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Battle of Stoke Field
Battle of Stoke Field
16th June 1487
Name: The Batle of Stoke Field (East Stoke)
Date: 16 June 1487
War period: Wars of the Roses
Start time and duration: about 9:00am, lasting less than 3 hours
Outcome: Royal victory
Armies and losses: Royal: under Henry VII but effective commander Earl of Oxford with up to about 15,000 men; Rebel: under Earl of Lincoln & Lord Lovell with circa 8,000 men. Losses: Royal: possibly just 100; Rebel: up to 4,000
Location: Approximately located west of the village of East Stoke and fought across open field and possibly common pasture or heath
Map details: Grid Reference: SK740490 (474000,349000); OS Landranger map: 120 / 129; OS Explorer map: 271
The last battle of the Wars of the Roses, fought to put a Yorkist pretender on the throne and resulting in a royal victory.
The battle of Stoke Field was fought on the morning of the 16th June 1487. The Yorkist army, under the command of the Earl of Lincoln and Lord Lovell, deployed in an advantageous hilltop position to the south west of the village of East Stoke in Nottinghamshire and there they awaited the far larger royal army of Henry VII. By 9:00am, after marching eight miles that morning from Radcliffe, the vanguard of the royal force, under the command of the Earl of Oxford, encountered the rebel army and deployed for battle. The rebel army advanced to the attack. Only the royal vanguard was engaged and, at first, they came under considerable pressure. Alhough probably outnumbered, these will have been the crack troops of the royalist army, better equipped and far more experienced than most of their opponents. As at Bosworth the Earl of Oxford's troops took the pressure and then counter attacked, first breaking the Yorkist army and then destroying them in the rout.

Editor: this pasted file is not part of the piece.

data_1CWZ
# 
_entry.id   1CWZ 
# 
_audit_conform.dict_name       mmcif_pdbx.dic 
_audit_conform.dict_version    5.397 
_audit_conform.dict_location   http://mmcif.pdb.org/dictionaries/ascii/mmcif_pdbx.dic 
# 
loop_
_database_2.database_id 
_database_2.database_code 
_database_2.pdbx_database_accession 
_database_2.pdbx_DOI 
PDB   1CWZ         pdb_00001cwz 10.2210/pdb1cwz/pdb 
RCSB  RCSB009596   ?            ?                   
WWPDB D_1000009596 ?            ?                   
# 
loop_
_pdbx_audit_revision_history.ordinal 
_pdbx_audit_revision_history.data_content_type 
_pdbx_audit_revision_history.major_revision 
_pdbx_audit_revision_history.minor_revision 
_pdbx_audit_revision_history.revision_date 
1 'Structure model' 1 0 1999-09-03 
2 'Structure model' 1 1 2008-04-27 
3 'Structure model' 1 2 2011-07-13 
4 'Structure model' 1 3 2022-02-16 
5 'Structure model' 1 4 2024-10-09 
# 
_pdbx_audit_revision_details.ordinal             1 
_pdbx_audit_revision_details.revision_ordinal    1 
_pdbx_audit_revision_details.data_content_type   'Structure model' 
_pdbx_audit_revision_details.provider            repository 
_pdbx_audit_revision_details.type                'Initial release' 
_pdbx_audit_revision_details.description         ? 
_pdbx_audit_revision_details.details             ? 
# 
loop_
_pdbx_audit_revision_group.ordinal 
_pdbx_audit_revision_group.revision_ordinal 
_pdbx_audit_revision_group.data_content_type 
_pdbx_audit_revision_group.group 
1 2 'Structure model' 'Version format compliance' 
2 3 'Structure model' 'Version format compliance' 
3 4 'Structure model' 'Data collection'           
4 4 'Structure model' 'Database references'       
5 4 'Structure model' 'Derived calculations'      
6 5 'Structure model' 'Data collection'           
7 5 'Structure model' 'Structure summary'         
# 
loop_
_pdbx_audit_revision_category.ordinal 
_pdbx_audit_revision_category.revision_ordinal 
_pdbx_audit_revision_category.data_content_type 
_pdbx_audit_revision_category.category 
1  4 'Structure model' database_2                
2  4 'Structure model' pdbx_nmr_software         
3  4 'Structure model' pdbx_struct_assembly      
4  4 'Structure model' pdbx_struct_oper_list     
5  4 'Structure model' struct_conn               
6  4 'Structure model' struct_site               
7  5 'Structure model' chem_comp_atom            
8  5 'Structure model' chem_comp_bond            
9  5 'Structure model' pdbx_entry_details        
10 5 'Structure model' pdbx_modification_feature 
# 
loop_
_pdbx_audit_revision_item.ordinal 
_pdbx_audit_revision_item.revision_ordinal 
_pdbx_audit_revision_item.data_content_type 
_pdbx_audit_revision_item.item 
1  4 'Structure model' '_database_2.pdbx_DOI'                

Although we can be confident as to the general location of the battlefield near to East Stoke, there is considerable uncertainty as to the detail. Several different locations have been given by different authors for the deployments of the armies and the flow of the action. These are presented here as the basis for the discussion of the battle and visit to the battlefield. However an alternative hypothesis for the location of the initial action is also suggested here in the Battlefield section, based on a cursory consideration of the historic terrain. This question of location is unlikely to be resolved until there is a detailed reconstruction of the the historic landscape of the battlefield and an investigation the archaeology of the battle itself.